Navalny has just moved the planned June 12 protest from Prospekt Sakharova, a fairly central and very spacious location, to Tverskaya, which is minutes away from the Kremlin, at the last minute.
The former event was officially sanctioned by the city authorities.
The new one is *not*.
Navalny claims that this was done because the Moscow city administration pressured sound and stage suppliers not to participate in his event. This makes it impossible for him to give a speech to a large crowd. As evidence, he attached a recording between one of the suppliers and what is presumably one of his staff members, in which the supplier sheepishly explains that he has received instructions from on high not to service the event.
This is his version of the story.
There is however an alternate theory.
The Tverskaya protests on March 26 were unsanctioned, meaning that the more timid and “respectable” avoided showing up. Attendance at a sanctioned meeting, all other things equal, should be considerably higher (the middle-aged office plankton who form a considerable percentage of Navalny’s support base aren’t keen on risking arrest by participating in illegal gatherings). But with less than 12 hours to go, the the number of people saying they are “going” on Facebook stands at a modest 4,000. In contrast, 5,200 say they “went” to the Tverskaya protest in March, which translated to an actual turnout of about 8,000. Assuming the correlation holds, we are looking at similar figures this June. This is decidedly embarassing, especially in light of the anti-khrushchevki demolition protests this May, which gathered 20,000 people – and at the very place where Navalny was supposed to hold his meeting, to add to the humiliation.
Ordinary Muscovites evidently care more about their khrushchevki – and for that matter their summer sojourns to their dachas – than staying behind in Moscow to hear more about Navalny’s latest beef with Uzbek oligarchs. Not good!
So this is where the alternate explanation comes in. Since the original protest looked like it was going to be a flop anyway, why not make a last minute change to “illegalize” it, inviting a potentially heavy police response for the delectation of Navalny’s YouTube fans and Western videocameras?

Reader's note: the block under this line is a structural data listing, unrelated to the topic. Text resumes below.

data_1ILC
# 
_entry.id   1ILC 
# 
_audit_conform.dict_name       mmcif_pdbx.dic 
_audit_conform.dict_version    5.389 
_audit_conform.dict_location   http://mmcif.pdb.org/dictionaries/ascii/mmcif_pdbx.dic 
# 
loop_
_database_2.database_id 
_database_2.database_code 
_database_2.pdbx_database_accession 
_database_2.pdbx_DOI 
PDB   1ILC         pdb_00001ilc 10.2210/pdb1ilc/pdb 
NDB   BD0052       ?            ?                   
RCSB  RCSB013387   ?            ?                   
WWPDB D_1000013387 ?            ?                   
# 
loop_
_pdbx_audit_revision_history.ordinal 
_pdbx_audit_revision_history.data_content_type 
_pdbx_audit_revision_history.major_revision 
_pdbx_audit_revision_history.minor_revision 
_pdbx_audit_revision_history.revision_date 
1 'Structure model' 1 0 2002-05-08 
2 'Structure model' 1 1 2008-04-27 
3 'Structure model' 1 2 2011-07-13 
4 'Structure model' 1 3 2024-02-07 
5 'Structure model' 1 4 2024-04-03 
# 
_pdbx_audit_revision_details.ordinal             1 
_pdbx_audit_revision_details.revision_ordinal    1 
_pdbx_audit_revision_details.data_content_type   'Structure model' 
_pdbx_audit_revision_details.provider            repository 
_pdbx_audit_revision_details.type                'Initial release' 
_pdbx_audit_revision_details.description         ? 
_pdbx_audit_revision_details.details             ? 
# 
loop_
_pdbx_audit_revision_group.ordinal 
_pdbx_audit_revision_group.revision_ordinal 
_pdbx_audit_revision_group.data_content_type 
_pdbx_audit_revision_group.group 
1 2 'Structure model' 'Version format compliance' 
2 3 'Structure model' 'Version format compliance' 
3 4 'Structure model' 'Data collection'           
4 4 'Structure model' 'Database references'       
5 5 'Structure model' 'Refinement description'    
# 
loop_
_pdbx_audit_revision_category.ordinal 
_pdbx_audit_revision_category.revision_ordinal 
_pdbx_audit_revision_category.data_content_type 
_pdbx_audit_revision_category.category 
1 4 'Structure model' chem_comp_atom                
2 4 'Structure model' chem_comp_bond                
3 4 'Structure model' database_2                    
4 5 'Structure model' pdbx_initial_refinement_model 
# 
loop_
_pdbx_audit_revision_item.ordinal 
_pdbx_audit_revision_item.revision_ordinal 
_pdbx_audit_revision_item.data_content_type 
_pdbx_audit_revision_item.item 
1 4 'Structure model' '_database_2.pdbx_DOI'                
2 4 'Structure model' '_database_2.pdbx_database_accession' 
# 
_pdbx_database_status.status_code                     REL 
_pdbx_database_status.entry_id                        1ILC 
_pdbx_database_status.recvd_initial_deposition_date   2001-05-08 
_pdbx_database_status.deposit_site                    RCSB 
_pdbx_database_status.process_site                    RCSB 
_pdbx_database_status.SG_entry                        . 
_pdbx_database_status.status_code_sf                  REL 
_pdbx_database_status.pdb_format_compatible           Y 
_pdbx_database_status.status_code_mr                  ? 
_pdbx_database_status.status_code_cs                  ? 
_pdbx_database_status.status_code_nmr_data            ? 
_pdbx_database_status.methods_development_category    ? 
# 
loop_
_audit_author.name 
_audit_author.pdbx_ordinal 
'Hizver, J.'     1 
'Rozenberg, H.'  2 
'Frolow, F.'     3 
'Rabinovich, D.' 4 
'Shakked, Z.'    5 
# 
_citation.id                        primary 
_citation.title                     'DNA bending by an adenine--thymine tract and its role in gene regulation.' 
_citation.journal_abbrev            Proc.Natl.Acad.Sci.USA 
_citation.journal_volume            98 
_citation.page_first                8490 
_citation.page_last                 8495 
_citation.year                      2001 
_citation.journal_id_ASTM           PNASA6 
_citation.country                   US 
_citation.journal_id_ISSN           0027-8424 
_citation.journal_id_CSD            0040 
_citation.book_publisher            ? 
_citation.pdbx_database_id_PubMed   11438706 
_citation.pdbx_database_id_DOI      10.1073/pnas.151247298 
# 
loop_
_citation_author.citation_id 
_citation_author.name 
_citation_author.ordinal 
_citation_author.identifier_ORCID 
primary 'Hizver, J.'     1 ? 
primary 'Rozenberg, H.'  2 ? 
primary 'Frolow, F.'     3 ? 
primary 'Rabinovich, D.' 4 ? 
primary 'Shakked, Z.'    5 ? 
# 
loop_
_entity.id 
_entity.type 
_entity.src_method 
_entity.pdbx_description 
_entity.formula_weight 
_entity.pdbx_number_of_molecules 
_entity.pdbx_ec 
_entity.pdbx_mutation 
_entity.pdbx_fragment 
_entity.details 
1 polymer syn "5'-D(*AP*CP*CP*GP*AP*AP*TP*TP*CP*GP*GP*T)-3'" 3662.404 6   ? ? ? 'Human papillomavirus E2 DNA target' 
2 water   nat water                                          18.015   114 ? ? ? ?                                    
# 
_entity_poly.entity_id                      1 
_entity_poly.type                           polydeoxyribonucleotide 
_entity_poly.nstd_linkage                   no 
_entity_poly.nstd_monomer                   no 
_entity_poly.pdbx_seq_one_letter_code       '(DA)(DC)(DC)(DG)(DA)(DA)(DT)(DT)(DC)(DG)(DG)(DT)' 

There is an additional fact that makes this version of events both more plausible, and more potentially dangerous. June 12 is a national holiday (Russia Day), and there is already another event planned for the Tverskaya location – the last day of a 12 day historical reconstruction festival that has been advertised for weeks, and is expected to draw up to 150,000 visitors.
The last day of the reconstruction festival will be dedicated to the defense of Sevastopol in the Crimean War.
So imagine the spectacle of Preobrazhensky Regiment riflemen coming from all over Russia and abroad to support Navalny – and having to pit their “reconstruction skills” against the truncheons of the OMON.
As noted by one Twitter user: “Cameras and headlines are ready.”
Not a lot more to add. Now we wait and see.
Hopefully, the Russian police exercise appropriate restraint, so that we don’t actually have to find out whether the bayonet is a fine lad. They are well funded and quite professional these days, so I don’t think it’s likely things will get out of hand.
It is also worth underlining that it is grossly irresponsible and unethical for someone who pretends to be a serious politician to push his agenda on people who didn’t ask for it, and who only want to watch pretend battles, not risk being caught up in a real one. This applies tenfold if Navalny misrepresented the situation with the stage and sound suppliers to justify his planned hijacking of the reconstruction festival (if so this would not be the first time that he has bent the truth to serve his own narrative).
Though who cares about any of that when there is clickbait to be written about the latest crimes of the Putler regime.
What matters is not absolute numbers who say they are going to attend, but relative numbers from event to event.
Assuming that a similar multiple of Facebook “goings” translate into visitors from event to event, then comparing the previous event to the later event on just one social media platform is legitimate.
Anyhow, there is a banal reason I didn’t include VK – while this current protest does indeed have 15K, I was simply unable to locate the VK event page for the March 26 protest.
Was the counter actually reset to zero after the last event? This is a critical question that I don’t know the answer to (I don’t use VK much and am not very familiar with its fine workings), so using VK data would have been doubly unrealistic.
Anyhow, if anybody can’t answer the two questions above – whether or not the counter reset to zero after the March event, and if it did, what was the peak “going” figure for it – that would be much appreciated.